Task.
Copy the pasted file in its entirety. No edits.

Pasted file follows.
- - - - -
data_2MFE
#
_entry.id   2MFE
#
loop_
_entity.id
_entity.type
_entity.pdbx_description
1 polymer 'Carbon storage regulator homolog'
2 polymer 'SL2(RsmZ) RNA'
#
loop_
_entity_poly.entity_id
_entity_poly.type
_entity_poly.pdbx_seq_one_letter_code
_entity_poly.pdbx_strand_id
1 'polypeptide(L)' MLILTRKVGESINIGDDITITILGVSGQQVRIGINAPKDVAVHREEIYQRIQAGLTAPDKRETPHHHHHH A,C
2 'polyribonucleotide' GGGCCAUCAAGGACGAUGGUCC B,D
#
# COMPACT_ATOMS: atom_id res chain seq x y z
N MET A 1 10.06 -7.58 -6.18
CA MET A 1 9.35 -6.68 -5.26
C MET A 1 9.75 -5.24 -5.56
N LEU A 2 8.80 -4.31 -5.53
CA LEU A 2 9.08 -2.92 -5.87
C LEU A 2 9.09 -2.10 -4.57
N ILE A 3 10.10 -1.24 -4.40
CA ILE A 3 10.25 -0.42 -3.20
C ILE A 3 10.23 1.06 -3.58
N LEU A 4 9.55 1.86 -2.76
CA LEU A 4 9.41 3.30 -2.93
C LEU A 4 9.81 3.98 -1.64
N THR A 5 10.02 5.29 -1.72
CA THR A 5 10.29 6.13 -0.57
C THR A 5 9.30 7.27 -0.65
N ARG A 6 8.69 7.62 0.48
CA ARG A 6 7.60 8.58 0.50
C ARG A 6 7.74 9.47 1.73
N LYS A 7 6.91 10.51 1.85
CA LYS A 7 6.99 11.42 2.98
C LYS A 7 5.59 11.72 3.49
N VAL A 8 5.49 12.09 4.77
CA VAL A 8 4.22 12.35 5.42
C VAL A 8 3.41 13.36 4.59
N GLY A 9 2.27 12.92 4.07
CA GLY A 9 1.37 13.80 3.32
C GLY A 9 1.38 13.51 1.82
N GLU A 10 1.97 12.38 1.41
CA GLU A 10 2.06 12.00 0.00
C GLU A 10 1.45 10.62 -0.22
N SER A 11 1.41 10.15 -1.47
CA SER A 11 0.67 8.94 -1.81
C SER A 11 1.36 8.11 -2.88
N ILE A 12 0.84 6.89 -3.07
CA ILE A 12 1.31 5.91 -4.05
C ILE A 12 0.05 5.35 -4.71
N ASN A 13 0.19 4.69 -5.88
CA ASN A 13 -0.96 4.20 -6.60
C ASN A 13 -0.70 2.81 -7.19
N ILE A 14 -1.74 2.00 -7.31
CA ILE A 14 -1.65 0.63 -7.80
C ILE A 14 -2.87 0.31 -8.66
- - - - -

data_2MFE
#
_entry.id   2MFE
#
loop_
_entity.id
_entity.type
_entity.pdbx_description
1 polymer 'Carbon storage regulator homolog'
2 polymer 'SL2(RsmZ) RNA'
#
loop_
_entity_poly.entity_id
_entity_poly.type
_entity_poly.pdbx_seq_one_letter_code
_entity_poly.pdbx_strand_id
1 'polypeptide(L)' MLILTRKVGESINIGDDITITILGVSGQQVRIGINAPKDVAVHREEIYQRIQAGLTAPDKRETPHHHHHH A,C
2 'polyribonucleotide' GGGCCAUCAAGGACGAUGGUCC B,D
#
# COMPACT_ATOMS: atom_id res chain seq x y z
N MET A 1 10.06 -7.58 -6.18
CA MET A 1 9.35 -6.68 -5.26
C MET A 1 9.75 -5.24 -5.56
N LEU A 2 8.80 -4.31 -5.53
CA LEU A 2 9.08 -2.92 -5.87
C LEU A 2 9.09 -2.10 -4.57
N ILE A 3 10.10 -1.24 -4.40
CA ILE A 3 10.25 -0.42 -3.20
C ILE A 3 10.23 1.06 -3.58
N LEU A 4 9.55 1.86 -2.76
CA LEU A 4 9.41 3.30 -2.93
C LEU A 4 9.81 3.98 -1.64
N THR A 5 10.02 5.29 -1.72
CA THR A 5 10.29 6.13 -0.57
C THR A 5 9.30 7.27 -0.65
N ARG A 6 8.69 7.62 0.48
CA ARG A 6 7.60 8.58 0.50
C ARG A 6 7.74 9.47 1.73
N LYS A 7 6.91 10.51 1.85
CA LYS A 7 6.99 11.42 2.98
C LYS A 7 5.59 11.72 3.49
N VAL A 8 5.49 12.09 4.77
CA VAL A 8 4.22 12.35 5.42
C VAL A 8 3.41 13.36 4.59
N GLY A 9 2.27 12.92 4.07
CA GLY A 9 1.37 13.80 3.32
C GLY A 9 1.38 13.51 1.82
N GLU A 10 1.97 12.38 1.41
CA GLU A 10 2.06 12.00 0.00
C GLU A 10 1.45 10.62 -0.22
N SER A 11 1.41 10.15 -1.47
CA SER A 11 0.67 8.94 -1.81
C SER A 11 1.36 8.11 -2.88
N ILE A 12 0.84 6.89 -3.07
CA ILE A 12 1.31 5.91 -4.05
C ILE A 12 0.05 5.35 -4.71
N ASN A 13 0.19 4.69 -5.88
CA ASN A 13 -0.96 4.20 -6.60
C ASN A 13 -0.70 2.81 -7.19
N ILE A 14 -1.74 2.00 -7.31
CA ILE A 14 -1.65 0.63 -7.80
C ILE A 14 -2.87 0.31 -8.66